Bunzel: Can you tell us how the inspection side of your business came about?
Holmes: The number one complaint from homeowners during the seven seasons of Holmes on Homes was poor home inspections. After we did four different shows that had to address issues missed by home inspectors, we came up with the idea of basing a show around it and Holmes Inspection was created.

Bunzel: Is there such a thing as a perfect home inspection?
Holmes: Absolutely. Most aren't done correctly. Most inspectors don't have the knowledge to do good inspections. The number one step is better education. Two is having the proper background. We need to upgrade the industry. Home inspections should be more thorough and cost more. Most inspectors don't charge enough for their work. I think homebuyers should recruit an inspector before they start looking. Take the Realtor out of the loop. Re-evaluate how it is done. Buyers buy on impulse. Consumer education is key. Charge the right amount of money. The fees for a home inspection should start at $1,000. Inspectors should have tools to look into walls and pipes. On most inspections I do, I use my IR camera and snake camera. When inspectors see renovations they should be checking with the building departments to see if permits were pulled and approved.

Bunzel: As the owner of a multi-inspector company, what do you do to ensure the highest quality inspections?
Holmes: Any inspector we consider must have a background in construction and completed at least 1,000 inspections. We then send them into our training program which includes getting Level 1 IR Certified. We then observe them for 20-30 inspections before they go out on there own. We also have relationships with plumbers, electricians, HVAC and roofers that we can call in on issues where we need to go further. We can afford to do this because our basic inspection starts at $595 for a 2,500 square-foot home and the enhanced inspections (with IR inspection) start at $925.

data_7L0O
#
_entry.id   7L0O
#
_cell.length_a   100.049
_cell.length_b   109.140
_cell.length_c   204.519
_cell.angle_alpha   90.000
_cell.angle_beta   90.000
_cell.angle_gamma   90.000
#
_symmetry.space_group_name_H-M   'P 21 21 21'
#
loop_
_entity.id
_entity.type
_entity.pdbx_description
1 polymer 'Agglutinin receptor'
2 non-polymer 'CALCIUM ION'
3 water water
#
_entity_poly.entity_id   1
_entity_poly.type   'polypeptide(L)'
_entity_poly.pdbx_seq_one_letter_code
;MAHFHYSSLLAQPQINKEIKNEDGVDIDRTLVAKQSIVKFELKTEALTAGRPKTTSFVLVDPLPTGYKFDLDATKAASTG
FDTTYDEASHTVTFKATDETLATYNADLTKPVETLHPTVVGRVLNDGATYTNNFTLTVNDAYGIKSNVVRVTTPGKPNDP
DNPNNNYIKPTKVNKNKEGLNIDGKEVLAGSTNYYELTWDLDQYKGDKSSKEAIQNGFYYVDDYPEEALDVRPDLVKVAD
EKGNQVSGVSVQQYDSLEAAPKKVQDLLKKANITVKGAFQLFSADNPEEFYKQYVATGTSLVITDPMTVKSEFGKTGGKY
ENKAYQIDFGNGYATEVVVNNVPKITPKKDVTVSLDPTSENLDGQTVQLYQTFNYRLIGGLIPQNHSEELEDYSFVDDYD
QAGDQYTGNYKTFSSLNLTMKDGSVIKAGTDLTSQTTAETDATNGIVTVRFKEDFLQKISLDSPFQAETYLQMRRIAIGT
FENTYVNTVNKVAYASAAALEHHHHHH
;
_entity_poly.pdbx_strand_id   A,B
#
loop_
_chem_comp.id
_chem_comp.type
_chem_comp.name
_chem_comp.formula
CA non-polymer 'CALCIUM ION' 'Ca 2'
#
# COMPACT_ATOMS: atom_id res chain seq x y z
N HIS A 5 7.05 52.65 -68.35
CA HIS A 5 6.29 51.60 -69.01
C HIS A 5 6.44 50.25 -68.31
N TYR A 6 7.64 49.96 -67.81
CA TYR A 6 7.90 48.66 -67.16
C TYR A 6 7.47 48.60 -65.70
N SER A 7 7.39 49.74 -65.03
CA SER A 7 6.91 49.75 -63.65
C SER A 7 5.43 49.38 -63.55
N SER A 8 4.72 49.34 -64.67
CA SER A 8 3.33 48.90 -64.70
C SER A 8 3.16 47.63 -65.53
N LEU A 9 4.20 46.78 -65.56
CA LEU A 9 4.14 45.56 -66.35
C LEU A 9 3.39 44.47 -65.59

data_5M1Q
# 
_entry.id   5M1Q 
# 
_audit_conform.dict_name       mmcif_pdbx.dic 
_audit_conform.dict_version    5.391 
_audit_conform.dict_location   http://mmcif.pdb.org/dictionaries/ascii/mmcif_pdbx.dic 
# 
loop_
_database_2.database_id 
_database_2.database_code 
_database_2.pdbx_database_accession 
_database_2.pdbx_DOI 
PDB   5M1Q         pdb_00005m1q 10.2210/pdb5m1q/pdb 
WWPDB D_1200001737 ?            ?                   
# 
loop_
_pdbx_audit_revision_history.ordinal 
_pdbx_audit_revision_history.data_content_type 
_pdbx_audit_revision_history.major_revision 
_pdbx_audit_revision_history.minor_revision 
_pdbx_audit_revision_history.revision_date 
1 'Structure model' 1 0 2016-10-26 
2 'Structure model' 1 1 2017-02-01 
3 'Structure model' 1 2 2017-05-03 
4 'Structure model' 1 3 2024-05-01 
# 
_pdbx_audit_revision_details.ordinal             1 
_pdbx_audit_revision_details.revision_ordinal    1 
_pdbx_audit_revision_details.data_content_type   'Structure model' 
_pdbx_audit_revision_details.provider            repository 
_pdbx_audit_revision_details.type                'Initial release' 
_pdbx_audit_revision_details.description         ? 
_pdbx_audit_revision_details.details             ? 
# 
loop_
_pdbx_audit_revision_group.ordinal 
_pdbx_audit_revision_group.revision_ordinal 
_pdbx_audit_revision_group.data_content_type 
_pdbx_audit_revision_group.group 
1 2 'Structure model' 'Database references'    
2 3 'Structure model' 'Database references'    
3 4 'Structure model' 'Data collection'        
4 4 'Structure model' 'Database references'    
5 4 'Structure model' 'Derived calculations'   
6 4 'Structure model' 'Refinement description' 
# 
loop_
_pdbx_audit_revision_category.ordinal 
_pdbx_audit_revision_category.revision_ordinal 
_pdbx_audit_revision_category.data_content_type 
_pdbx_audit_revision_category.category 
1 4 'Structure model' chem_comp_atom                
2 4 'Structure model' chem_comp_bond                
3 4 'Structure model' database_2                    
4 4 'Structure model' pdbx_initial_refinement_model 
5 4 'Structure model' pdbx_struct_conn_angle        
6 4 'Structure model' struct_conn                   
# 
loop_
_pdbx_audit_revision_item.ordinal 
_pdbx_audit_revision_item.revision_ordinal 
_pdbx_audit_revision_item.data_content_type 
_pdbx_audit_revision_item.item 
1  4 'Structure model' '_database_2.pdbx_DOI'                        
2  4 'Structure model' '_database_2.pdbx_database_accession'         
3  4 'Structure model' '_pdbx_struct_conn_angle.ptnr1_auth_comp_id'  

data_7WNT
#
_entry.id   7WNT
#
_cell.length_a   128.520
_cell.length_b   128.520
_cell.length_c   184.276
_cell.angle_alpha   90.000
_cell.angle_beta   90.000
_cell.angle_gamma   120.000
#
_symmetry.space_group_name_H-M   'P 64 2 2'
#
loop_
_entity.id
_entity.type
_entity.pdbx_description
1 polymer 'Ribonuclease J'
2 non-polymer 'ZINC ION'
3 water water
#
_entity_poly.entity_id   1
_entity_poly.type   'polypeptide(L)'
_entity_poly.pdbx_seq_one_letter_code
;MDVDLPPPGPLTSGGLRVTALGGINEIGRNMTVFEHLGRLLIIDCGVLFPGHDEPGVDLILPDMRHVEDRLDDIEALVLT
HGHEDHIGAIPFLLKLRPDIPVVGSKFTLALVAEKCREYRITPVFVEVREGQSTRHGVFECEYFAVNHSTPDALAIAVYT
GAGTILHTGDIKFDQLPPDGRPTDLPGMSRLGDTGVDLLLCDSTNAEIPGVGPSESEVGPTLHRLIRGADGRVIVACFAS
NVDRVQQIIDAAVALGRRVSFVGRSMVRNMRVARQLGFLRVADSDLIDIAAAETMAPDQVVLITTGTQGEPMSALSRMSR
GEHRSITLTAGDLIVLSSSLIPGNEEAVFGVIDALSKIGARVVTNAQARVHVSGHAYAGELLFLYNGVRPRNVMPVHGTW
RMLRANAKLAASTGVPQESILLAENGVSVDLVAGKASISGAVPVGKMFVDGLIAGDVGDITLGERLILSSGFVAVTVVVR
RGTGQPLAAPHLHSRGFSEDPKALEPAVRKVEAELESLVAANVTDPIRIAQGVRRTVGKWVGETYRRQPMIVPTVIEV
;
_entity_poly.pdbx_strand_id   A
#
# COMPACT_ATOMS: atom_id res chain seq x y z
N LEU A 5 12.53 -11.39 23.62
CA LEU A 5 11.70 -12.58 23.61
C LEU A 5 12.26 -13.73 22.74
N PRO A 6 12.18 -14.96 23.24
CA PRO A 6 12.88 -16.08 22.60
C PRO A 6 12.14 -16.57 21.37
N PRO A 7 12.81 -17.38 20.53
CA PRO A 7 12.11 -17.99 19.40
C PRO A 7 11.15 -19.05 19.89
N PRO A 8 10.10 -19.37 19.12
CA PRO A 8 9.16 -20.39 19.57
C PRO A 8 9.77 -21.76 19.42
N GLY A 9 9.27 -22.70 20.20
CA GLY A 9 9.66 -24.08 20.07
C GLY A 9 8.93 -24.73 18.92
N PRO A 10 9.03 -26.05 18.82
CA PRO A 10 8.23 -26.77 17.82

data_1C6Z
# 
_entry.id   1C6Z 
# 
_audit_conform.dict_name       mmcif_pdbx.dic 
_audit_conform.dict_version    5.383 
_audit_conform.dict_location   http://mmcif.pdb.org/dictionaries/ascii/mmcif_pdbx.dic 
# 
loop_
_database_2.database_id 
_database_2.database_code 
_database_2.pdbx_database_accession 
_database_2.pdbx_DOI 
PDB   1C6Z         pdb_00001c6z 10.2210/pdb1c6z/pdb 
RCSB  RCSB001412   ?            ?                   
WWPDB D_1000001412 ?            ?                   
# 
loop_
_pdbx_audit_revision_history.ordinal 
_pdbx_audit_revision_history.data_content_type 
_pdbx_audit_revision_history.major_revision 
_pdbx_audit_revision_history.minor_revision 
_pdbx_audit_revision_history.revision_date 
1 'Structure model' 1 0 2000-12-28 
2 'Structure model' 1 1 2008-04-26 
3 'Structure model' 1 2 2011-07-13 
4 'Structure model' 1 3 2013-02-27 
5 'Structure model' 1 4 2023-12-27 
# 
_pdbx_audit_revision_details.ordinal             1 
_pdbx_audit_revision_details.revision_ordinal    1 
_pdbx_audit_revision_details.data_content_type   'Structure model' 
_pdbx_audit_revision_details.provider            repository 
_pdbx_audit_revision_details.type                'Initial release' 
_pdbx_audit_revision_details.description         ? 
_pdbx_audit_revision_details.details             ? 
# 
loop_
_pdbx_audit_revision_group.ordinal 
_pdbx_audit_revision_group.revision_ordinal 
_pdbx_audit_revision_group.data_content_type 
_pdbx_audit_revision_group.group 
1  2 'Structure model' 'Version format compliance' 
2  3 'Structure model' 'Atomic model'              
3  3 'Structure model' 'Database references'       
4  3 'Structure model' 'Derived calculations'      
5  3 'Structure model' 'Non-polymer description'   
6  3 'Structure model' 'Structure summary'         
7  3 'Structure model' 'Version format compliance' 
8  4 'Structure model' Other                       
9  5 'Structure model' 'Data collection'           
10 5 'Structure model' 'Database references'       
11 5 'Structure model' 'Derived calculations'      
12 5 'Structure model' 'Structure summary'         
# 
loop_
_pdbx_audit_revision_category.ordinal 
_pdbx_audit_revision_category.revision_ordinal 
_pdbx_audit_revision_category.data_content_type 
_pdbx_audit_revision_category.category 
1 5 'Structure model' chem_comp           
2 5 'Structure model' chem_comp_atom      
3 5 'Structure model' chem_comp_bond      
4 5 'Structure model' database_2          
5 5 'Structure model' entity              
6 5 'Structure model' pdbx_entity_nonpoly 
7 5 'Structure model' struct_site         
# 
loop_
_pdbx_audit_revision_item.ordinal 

Bunzel: Most home inspectors perform visual inspections- you routinely go beyond that, why?
Holmes: On the show we are usually going in after the home is purchased and issues are present. Is that realistic in a real estate transaction? No, it is not realistic. However IR and snake cameras can see issues into walls which help.

Bunzel: Do you encourage your inspectors to join professional organizations? Which ones?
Holmes: Yes - there are three in Canada. I encourage my guys to join all of them (the Canadian Association of Home Inspectors, American Society of Home Inspection, and the Ontario Building Inspectors Association).

Bunzel: How do you feel about home inspector licensing?
Holmes: Totally necessary. Licensing brings a minimum level of education and certifications are also key. I would like to see a national license for Canadian home inspectors.

Bunzel: Many home inspectors feel Holmes Inspection is disparaging to home inspectors in general and promotes your own company, how do you respond to them?
Holmes: Holmes on Homes had the same issue. Contractors now appreciate the visibility. I was raising the bar and became a voice of the industry. The same thing is happening here. I am highlighting the fact that there are inspectors out there who don't look deep enough to identify issues that affect people's lives. Home inspectors will come around just as contractors came around.

Bunzel: How do you like being a media star?
Holmes: I appreciate being in the position to educate people on what's right, whether it's how a home should be constructed or how it should be inspected. We are doing some good things here- Skills Canada, Building Initiatives and our Holmes Foundation work.

About the Author Rick Bunzel is the principal inspector with Pacific Crest Inspections and an ASHI Certified Inspector #249557. He holds a BA in Business Marketing. He is past Chair of the Marketing and Public Relations Committees for a national home inspection organization. Locally, he Chairs the North Puget Sound Board of Realtor's Communications Committee and is a firefighter/ EMT with the Mt. Erie Fire Department in Anacortes, WA.